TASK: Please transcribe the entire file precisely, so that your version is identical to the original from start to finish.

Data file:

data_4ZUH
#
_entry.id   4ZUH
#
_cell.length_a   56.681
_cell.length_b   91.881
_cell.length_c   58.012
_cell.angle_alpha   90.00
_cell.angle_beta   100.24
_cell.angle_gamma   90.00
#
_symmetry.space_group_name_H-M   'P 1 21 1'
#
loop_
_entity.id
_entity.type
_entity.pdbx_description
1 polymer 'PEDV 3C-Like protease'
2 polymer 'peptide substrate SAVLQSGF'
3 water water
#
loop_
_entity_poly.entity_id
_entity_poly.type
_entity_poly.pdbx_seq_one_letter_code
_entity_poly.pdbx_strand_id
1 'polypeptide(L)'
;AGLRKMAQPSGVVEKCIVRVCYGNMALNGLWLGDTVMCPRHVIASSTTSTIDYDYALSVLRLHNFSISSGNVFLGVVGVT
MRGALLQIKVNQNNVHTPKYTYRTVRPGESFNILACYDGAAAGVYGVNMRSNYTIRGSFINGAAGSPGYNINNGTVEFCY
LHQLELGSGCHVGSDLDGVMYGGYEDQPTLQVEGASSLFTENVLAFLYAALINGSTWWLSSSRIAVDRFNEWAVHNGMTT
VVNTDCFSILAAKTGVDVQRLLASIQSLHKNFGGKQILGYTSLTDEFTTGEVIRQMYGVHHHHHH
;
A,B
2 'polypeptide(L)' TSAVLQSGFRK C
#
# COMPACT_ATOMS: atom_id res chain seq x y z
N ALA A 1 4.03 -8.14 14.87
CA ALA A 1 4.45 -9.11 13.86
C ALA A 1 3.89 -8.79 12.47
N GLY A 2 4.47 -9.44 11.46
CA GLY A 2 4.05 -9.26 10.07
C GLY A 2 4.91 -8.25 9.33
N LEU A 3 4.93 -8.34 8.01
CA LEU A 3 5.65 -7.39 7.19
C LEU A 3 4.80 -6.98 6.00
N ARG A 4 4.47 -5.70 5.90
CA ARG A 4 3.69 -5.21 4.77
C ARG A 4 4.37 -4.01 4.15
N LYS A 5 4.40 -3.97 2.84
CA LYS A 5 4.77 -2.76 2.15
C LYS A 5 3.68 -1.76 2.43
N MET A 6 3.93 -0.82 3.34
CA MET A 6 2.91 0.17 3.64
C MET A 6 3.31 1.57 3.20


data_4ZUH
#
_entry.id   4ZUH
#
_cell.length_a   56.681
_cell.length_b   91.881
_cell.length_c   58.012
_cell.angle_alpha   90.00
_cell.angle_beta   100.24
_cell.angle_gamma   90.00
#
_symmetry.space_group_name_H-M   'P 1 21 1'
#
loop_
_entity.id
_entity.type
_entity.pdbx_description
1 polymer 'PEDV 3C-Like protease'
2 polymer 'peptide substrate SAVLQSGF'
3 water water
#
loop_
_entity_poly.entity_id
_entity_poly.type
_entity_poly.pdbx_seq_one_letter_code
_entity_poly.pdbx_strand_id
1 'polypeptide(L)'
;AGLRKMAQPSGVVEKCIVRVCYGNMALNGLWLGDTVMCPRHVIASSTTSTIDYDYALSVLRLHNFSISSGNVFLGVVGVT
MRGALLQIKVNQNNVHTPKYTYRTVRPGESFNILACYDGAAAGVYGVNMRSNYTIRGSFINGAAGSPGYNINNGTVEFCY
LHQLELGSGCHVGSDLDGVMYGGYEDQPTLQVEGASSLFTENVLAFLYAALINGSTWWLSSSRIAVDRFNEWAVHNGMTT
VVNTDCFSILAAKTGVDVQRLLASIQSLHKNFGGKQILGYTSLTDEFTTGEVIRQMYGVHHHHHH
;
A,B
2 'polypeptide(L)' TSAVLQSGFRK C
#
# COMPACT_ATOMS: atom_id res chain seq x y z
N ALA A 1 4.03 -8.14 14.87
CA ALA A 1 4.45 -9.11 13.86
C ALA A 1 3.89 -8.79 12.47
N GLY A 2 4.47 -9.44 11.46
CA GLY A 2 4.05 -9.26 10.07
C GLY A 2 4.91 -8.25 9.33
N LEU A 3 4.93 -8.34 8.01
CA LEU A 3 5.65 -7.39 7.19
C LEU A 3 4.80 -6.98 6.00
N ARG A 4 4.47 -5.70 5.90
CA ARG A 4 3.69 -5.21 4.77
C ARG A 4 4.37 -4.01 4.15
N LYS A 5 4.40 -3.97 2.84
CA LYS A 5 4.77 -2.76 2.15
C LYS A 5 3.68 -1.76 2.43
N MET A 6 3.93 -0.82 3.34
CA MET A 6 2.91 0.17 3.64
C MET A 6 3.31 1.57 3.20